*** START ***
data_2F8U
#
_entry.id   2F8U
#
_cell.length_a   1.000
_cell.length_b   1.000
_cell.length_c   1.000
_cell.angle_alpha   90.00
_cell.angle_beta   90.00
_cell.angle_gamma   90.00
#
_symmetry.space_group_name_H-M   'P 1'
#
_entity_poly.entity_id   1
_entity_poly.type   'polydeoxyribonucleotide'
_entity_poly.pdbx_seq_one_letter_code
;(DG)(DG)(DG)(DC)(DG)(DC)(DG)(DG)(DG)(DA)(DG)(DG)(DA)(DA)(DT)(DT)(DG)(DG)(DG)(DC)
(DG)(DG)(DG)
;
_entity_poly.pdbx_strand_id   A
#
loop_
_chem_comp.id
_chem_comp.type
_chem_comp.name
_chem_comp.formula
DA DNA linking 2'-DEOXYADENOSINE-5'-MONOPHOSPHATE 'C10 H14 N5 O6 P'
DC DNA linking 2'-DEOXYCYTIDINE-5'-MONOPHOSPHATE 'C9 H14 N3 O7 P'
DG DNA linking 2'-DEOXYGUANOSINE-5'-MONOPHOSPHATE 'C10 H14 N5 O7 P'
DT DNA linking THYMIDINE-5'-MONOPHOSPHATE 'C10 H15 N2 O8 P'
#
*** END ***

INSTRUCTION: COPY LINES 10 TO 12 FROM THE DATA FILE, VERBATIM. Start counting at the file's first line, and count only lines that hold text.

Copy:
_cell.angle_gamma   90.00
#
_symmetry.space_group_name_H-M   'P 1'